The eternal discussion of Man vs. Machine will be never ending even though the benefits of automation and other technologies are thoroughly understood. Cost benefits, time efficiency and consistency are major driving factors for organisations to focus on technologies like robotic process automation (RPA) and Artificial Intelligence.
As we are living in the era of artificial intelligence (AI), there are some big questions that we ought to ask. Are machines more rational than humans? Can rationality be measured? Is group rational decision-making more rational than individual decision making? Is machine rationality subjective? These were substantial questions unpacked during a dialogue between distinguished scholar Prof Thaddeus Metz and the University of Johannesburg (UJ) Vice-Chancellor & Principal, Prof Tshilidzi Marwala entitled ‘The Ontology of Machine Rationality.’ The event took place on Wednesday, 12 March 2018 at the Johannesburg Institute of Advanced Study (JIAS).
Prof Marwala, the author of Handbook of Machine Learning, premeditated whether AI machines are more rational than humans and concluded that even though machines and humans are both bounded rationally because of the trade-off between model complexity and model dimension as well as the limitation of optimisation routines, intelligent machines are more rational than human beings.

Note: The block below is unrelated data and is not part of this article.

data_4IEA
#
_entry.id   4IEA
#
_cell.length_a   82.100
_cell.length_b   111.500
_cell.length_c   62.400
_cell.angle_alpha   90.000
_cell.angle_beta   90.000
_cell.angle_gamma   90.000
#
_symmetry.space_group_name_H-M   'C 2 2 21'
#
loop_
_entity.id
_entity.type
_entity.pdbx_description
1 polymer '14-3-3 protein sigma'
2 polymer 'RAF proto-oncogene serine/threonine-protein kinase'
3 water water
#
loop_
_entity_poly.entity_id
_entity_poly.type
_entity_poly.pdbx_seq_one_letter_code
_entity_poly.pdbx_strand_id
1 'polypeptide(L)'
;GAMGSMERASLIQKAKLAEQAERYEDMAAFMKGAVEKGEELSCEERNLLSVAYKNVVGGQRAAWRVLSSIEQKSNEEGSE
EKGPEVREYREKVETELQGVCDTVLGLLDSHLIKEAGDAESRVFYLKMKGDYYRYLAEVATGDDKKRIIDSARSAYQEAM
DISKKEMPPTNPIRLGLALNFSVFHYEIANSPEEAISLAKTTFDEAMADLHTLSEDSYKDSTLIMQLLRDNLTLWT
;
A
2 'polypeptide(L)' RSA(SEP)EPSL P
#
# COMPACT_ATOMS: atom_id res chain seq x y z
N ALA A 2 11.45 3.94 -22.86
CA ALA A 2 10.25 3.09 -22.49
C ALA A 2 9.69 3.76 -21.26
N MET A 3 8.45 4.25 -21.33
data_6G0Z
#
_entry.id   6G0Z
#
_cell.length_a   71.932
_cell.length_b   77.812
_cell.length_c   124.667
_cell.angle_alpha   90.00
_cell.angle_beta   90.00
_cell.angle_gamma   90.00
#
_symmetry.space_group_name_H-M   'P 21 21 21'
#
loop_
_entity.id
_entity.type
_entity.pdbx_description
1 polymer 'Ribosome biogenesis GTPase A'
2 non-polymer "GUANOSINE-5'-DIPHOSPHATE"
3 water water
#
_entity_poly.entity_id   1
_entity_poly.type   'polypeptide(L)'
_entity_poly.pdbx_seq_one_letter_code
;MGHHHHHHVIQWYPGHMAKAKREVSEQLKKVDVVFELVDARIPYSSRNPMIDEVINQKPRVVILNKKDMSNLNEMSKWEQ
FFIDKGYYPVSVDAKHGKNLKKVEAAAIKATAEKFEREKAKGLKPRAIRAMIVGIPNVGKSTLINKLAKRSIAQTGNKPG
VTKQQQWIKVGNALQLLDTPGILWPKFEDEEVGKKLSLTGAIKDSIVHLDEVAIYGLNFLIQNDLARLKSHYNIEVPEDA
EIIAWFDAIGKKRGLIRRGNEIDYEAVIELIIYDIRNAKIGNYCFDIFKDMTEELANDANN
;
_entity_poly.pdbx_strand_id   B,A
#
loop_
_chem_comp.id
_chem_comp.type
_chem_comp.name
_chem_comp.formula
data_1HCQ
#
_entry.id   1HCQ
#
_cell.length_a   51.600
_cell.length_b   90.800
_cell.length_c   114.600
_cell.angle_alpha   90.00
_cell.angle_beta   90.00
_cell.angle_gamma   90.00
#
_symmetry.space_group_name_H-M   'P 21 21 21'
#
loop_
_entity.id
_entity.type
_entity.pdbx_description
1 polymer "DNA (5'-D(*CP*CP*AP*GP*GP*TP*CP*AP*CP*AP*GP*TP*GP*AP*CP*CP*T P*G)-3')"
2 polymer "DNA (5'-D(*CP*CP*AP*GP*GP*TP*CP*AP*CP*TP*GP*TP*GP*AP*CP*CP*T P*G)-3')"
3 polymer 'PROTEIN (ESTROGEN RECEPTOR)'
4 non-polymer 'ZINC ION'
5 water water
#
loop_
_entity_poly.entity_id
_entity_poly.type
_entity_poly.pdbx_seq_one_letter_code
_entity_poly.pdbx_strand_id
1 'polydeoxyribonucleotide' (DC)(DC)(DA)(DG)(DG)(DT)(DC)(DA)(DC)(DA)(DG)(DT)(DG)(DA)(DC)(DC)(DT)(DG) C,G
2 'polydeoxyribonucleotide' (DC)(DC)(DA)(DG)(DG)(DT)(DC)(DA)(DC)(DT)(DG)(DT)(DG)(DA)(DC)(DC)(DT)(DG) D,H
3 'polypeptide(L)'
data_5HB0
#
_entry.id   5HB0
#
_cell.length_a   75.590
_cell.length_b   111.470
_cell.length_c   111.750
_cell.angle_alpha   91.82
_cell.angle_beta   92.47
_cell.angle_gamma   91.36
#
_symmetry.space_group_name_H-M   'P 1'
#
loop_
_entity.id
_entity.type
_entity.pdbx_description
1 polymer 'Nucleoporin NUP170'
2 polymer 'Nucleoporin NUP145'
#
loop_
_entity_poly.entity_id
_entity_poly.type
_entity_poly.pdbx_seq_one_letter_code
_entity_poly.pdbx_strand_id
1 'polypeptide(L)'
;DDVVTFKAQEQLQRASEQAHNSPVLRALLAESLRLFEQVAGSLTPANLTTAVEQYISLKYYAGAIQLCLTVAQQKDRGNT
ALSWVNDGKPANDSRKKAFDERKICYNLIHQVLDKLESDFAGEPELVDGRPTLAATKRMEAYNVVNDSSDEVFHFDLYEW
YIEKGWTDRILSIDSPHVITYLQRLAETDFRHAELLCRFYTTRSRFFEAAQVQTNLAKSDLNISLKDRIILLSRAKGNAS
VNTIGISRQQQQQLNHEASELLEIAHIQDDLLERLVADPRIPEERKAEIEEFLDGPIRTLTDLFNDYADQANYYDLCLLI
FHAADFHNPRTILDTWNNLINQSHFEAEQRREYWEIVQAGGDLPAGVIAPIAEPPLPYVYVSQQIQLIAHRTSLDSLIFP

“Rational decision making in its linguistic description means making logical decisions. In essence, a rational agent optimally processes all relevant information to achieve its goal. Rationality has two elements and these are the use of relevant information and the efficient processing of such information. In reality, relevant information is incomplete, imperfect and the processing engine, which is a brain for humans, is suboptimal. Humans are risk averse rather than utility maximizers,” explained Prof Marwala.
“In the real world, problems are predominantly non-convex and this makes the idea of rational decision-making fundamentally unachievable and Herbert Simon called this bounded rationality. There is a trade-off between the amount of information used for decision-making and the complexity of the decision model used. This explores whether machine rationality is subjective and concludes that indeed it is,” said Prof Marwala.
During the dialogue, Prof Thaddeus Metz, UJ Distinguished Professor in Philosophy reconsidered the maximizing view of rationality with a notion that an action is rational just insofar as it maximizes the good and minimizing the bad in the long run. “It would be irrational to programme an automated system, or for AI to decide, only in ways that maximize outcomes- for human rights, amongst other considerations, are also rational to observe,” said Prof Metz.
Watch the full dialogue here
Prof Thaddeus Metz